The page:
Weird Al Rocks Just For Laughs with Mandatory Fun

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When Just For Laughs announced this year’s festival line-up would include a free outdoor “Weird Al” Yankovic concert, you could practically hear the collective cry of delight across town. Who better to entertain the masses than he who bridges the gap between pop music, social commentary, and comedy? Excitement was in the air, though the full extent of that excitement wasn’t evident until last night, when several thousand fans huddled together under a sea of umbrellas in an unrelenting downpour, refusing to leave Quartier Des Spectacles until they’d seen a good show. And boy, did they ever.

Weird Al took the stage shortly after 9 p.m., accordion at the ready and wearing one of his signature Hawaiian shirts, determined to get the crowd revved up. He launched into “Now That’s What I Call Polka!” – a toe-tapping number featuring snippets of everything from Miley Cyrus’ “Wrecking Ball” to PSY’s “Gangnam Style.” Though the waterlogged audience applauded, it was clear they’d need more to chase the clouds away. So, following a brief video break, Al reemerged as a purple octopus with an ice cream cone hat to sing his Lady Gaga parody, “Perform This Way.” Mercifully, the rain let up as he continued with his 1985 ode to the absurd, “Dare To Be Stupid,” and then proceeded to slip into a fat suit and double chin to crotch-grab his way through another Yankovic classic, 1988’s “Fat”.

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Weird Al rocking the accordion in Montreal, July 21. Photo by Matthieu Deshayes

It was exactly what everyone had shown up for and yet strangely, the crowd – themselves noticeably White & Nerdy – did little more than sway or bob their heads as Al and his tight four-man band cranked out tune after tune. The atmosphere improved slightly when he mixed things up with an acoustic set, blending “Eat It” and “Lost on Jeopardy” with “I Love Rocky Road” and “Like a Surgeon,” but throughout the evening the most enthusiastic response seemed to come mostly from those closest to the stage.

Which begs the question – why the hesitancy to dance? Weird Al’s parodies cover four decades of the biggest hits in pop and rock music, many of which are regular crowd-pleasers in clubs and at weddings. With lyrics that often outshine those of the original songs they’re spoofing, how could several thousand Montrealers not find themselves whipped up into a gyrating frenzy? Why the palpable sense of hesitancy to let loose and dare to be stupid with someone who’s all but begging you to?

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Weird Al performing “Fat.” Photo by Matthieu Deshayes.

Was a language gap preventing the crowd from fully appreciating the playful lyrics? Had the rain simply tired everyone out? Or are people so used to enjoying his work in a more intimate setting – say, during a road trip with friends, or while hanging out in someone’s basement – that being grouped together felt odd? Audiences are accustomed to publicly rocking out to good music or laughing at a clever comedian. Perhaps it’s when the two experiences are merged that they clam up, uncertain of how best to respond.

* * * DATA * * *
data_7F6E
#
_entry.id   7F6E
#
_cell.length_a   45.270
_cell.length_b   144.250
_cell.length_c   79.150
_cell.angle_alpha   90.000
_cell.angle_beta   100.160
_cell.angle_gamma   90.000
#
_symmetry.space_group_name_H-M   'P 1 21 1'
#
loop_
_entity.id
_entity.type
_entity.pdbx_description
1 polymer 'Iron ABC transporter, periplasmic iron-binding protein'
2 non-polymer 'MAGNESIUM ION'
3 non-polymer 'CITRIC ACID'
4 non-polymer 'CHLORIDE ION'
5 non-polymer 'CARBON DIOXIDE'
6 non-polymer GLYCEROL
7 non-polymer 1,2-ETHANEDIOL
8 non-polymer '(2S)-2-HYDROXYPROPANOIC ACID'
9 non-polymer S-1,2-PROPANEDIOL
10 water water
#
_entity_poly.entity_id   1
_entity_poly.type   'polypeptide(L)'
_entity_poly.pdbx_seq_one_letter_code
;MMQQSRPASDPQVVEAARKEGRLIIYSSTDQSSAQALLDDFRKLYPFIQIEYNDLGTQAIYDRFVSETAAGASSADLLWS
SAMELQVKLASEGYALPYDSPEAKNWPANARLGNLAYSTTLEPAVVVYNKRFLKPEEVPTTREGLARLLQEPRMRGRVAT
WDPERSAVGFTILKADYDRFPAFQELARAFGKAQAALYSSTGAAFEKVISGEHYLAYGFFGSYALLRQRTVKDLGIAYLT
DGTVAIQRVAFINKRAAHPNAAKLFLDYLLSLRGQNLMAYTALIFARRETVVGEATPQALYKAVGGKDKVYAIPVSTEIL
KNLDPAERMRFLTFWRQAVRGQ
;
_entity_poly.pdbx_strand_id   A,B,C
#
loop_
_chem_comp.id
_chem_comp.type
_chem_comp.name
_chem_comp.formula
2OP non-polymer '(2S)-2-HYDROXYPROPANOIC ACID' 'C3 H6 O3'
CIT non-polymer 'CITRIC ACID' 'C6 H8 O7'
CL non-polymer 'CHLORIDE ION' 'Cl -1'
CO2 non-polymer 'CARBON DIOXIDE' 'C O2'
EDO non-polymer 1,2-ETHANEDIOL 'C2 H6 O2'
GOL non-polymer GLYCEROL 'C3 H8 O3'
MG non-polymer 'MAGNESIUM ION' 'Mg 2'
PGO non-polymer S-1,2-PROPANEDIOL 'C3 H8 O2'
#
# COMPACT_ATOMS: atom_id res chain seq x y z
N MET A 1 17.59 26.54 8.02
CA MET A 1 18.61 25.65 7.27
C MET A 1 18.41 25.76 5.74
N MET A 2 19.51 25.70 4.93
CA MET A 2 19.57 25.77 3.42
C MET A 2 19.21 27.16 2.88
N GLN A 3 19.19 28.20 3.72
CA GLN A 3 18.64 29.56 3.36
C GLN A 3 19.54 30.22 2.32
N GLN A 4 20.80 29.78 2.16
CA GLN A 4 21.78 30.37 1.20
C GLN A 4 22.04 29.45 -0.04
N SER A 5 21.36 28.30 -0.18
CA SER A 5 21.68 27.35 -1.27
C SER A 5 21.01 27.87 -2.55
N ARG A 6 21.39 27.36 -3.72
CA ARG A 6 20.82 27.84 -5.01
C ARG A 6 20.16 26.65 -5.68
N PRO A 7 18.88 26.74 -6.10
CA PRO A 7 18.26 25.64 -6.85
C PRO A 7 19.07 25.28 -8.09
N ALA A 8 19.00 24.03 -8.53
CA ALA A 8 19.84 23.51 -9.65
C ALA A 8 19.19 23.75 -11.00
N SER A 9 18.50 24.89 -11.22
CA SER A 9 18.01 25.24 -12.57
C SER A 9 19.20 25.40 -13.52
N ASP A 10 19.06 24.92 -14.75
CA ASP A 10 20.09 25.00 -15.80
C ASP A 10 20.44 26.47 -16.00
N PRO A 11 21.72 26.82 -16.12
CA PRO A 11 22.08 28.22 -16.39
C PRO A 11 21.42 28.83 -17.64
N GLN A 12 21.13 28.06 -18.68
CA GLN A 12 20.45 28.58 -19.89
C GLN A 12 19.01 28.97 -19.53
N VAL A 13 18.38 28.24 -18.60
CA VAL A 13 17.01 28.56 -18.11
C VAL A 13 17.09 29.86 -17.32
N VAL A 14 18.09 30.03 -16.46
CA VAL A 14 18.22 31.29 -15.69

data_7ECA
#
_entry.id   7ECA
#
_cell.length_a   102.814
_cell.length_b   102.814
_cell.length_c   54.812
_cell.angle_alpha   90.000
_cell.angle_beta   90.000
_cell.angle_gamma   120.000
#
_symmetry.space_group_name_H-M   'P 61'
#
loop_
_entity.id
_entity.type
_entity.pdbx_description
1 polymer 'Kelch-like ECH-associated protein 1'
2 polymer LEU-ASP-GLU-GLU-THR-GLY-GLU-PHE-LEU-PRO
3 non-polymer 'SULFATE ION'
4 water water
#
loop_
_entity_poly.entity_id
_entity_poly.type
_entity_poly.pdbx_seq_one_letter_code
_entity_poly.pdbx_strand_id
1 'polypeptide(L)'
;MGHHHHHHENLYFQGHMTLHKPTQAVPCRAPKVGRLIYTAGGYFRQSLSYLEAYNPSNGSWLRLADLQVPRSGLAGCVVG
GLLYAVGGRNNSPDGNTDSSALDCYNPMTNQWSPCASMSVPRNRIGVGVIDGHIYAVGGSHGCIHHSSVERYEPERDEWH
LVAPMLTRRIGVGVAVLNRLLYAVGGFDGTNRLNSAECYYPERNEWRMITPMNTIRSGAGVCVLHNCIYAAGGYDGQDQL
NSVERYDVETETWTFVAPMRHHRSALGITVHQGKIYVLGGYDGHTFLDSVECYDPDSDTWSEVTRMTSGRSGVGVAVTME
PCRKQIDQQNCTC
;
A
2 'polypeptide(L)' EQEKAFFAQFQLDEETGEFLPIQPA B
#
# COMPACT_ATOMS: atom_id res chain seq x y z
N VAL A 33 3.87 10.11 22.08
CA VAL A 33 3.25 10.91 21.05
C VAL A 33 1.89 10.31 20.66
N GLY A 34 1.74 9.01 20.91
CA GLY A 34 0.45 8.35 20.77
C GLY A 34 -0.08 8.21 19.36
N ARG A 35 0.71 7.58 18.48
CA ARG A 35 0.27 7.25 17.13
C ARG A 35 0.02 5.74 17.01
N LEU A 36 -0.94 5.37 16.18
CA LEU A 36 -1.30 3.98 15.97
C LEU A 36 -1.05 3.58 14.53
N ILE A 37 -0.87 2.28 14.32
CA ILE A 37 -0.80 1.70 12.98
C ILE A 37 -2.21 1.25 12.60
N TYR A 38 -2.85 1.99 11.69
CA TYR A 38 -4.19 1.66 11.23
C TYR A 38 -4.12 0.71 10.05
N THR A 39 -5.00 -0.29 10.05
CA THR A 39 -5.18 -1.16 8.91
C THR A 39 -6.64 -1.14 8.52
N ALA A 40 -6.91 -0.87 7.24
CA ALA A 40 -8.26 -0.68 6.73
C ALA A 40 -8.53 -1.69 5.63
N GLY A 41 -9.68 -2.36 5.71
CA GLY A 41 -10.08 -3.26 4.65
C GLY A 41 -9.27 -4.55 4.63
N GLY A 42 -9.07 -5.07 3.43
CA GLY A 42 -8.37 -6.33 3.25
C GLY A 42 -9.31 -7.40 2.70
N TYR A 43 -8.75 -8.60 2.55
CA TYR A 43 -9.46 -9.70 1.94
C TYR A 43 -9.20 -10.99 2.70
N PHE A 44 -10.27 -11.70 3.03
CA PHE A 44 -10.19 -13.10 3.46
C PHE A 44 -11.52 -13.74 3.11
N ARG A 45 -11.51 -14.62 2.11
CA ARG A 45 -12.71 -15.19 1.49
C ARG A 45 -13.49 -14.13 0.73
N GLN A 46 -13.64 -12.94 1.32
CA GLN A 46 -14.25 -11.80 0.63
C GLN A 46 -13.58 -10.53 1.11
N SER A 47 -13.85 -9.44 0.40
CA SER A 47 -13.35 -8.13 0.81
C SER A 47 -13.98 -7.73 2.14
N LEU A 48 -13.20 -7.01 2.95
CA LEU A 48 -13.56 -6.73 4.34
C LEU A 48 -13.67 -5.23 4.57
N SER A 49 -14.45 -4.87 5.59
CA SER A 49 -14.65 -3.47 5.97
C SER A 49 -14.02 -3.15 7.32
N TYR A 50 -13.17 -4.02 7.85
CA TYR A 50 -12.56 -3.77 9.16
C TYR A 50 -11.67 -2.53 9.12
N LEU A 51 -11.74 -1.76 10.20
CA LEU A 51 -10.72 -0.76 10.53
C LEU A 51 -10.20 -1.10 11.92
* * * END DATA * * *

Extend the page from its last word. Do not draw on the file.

Even if they never completely embraced the party atmosphere Al was trying hard to create, he certainly didn’t let it faze him. Donning a maple leaf-patterned blazer, he strutted around the stage for “Canadian Idiot” before moving on to “Word Crimes,” a delightfully scathing riff on Robin Thicke’s infamous “Blurred Lines” that takes aim at our constant misuse of English grammar and spelling. A song that reminds you of the best way to use an apostrophe while also making you laugh is a rare delight indeed.

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Weird Al under the rain. Photo by Matthieu Deshayes.

His zany personality and sharp wit, highlighted in those aforementioned video clips of his various appearances in film and animation over the years, earns Weird Al a place alongside the stars he’s spent his career lampooning. One particularly hilarious moment screened between costume changes showed him “interviewing” rapper Eminem through careful editing. The resulting repetition of Mathers’ uttering, “You know what I mean?” left the audience roaring in delight.

It’s worth pointing out that the audience was very much intergenerational. Adults who’d grown up in the ‘80s watching Al TV on MTV stood alongside those who only become aware of his existence when he parodied Lorde’s “Royals.” Retirees, Hipsters and tiny tots alike were all able to enjoy the content of the show – a testament to the artist’s lasting appeal and proof that JFL organizers were wise to book an act that could appeal to families as much as the comedy club regulars.

Perhaps the most impressive element of the tightly choreographed show was his unfaltering voice. Whether growling like Nirvana or hooting like Michael Jackson, the man has some serious pipes that held up extremely well over the course of the 90-minute extravaganza. By the time he stepped out in a black coat and beard to sing 1996’s “Amish Paradise,” the crowd had no choice but to believe his claims that he had nothing left in the tank as he exited like James Brown with a cape draped around his shoulders. After all that singing, how could he? Thankfully, he returned in fine form for an encore of “Yoda” that featured an unexpected a cappella/scat interlude. Though the crowd wasn’t entirely sure what to make of it, their deafening cheers made it clear that, come rain or come shine, Yankovic’s particular brand of weirdness was definitely worth waiting for.

Weird Al continues his Mandatory Fun tour this week with Sold Out shows in Nova Scotia and New Brunswick. For tickets to his Maine and New Jersey shows, visit www.weirdal.com.

Photos courtesy of Mathieu Deshayes and Just for Laughs.

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